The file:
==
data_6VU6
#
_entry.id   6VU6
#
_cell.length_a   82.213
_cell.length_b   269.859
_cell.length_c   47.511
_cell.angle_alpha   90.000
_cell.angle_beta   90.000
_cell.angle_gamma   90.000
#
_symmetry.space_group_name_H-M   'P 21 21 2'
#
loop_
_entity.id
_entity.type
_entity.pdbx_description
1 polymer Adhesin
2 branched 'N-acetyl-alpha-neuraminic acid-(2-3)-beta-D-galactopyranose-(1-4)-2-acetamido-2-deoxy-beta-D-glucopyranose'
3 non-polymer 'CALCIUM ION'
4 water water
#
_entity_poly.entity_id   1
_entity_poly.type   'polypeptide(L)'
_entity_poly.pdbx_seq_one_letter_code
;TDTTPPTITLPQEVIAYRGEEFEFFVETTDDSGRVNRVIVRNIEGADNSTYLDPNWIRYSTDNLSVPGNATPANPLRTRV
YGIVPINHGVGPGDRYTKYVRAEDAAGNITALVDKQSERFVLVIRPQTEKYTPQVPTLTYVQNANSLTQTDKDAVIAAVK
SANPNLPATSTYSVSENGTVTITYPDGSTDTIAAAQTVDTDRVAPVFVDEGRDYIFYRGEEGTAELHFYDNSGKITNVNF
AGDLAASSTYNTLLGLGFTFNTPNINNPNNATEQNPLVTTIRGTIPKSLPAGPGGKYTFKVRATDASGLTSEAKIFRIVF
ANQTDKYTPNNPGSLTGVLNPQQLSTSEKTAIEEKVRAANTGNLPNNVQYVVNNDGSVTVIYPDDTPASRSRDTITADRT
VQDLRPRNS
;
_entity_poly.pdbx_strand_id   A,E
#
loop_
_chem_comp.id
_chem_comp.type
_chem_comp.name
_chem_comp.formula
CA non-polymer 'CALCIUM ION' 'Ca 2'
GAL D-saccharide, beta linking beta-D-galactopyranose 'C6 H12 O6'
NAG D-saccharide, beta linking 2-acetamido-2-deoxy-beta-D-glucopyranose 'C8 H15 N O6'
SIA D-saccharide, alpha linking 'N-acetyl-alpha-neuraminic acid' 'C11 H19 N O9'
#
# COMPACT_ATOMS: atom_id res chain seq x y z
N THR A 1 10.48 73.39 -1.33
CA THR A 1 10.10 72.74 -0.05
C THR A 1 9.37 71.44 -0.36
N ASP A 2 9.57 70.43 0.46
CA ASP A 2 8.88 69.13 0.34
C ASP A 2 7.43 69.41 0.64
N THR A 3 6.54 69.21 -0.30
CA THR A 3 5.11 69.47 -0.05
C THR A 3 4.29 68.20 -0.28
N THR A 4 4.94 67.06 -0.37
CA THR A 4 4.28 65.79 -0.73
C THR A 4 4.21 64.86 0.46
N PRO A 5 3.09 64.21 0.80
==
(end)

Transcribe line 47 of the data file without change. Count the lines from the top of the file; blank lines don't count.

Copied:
CA THR A 1 10.10 72.74 -0.05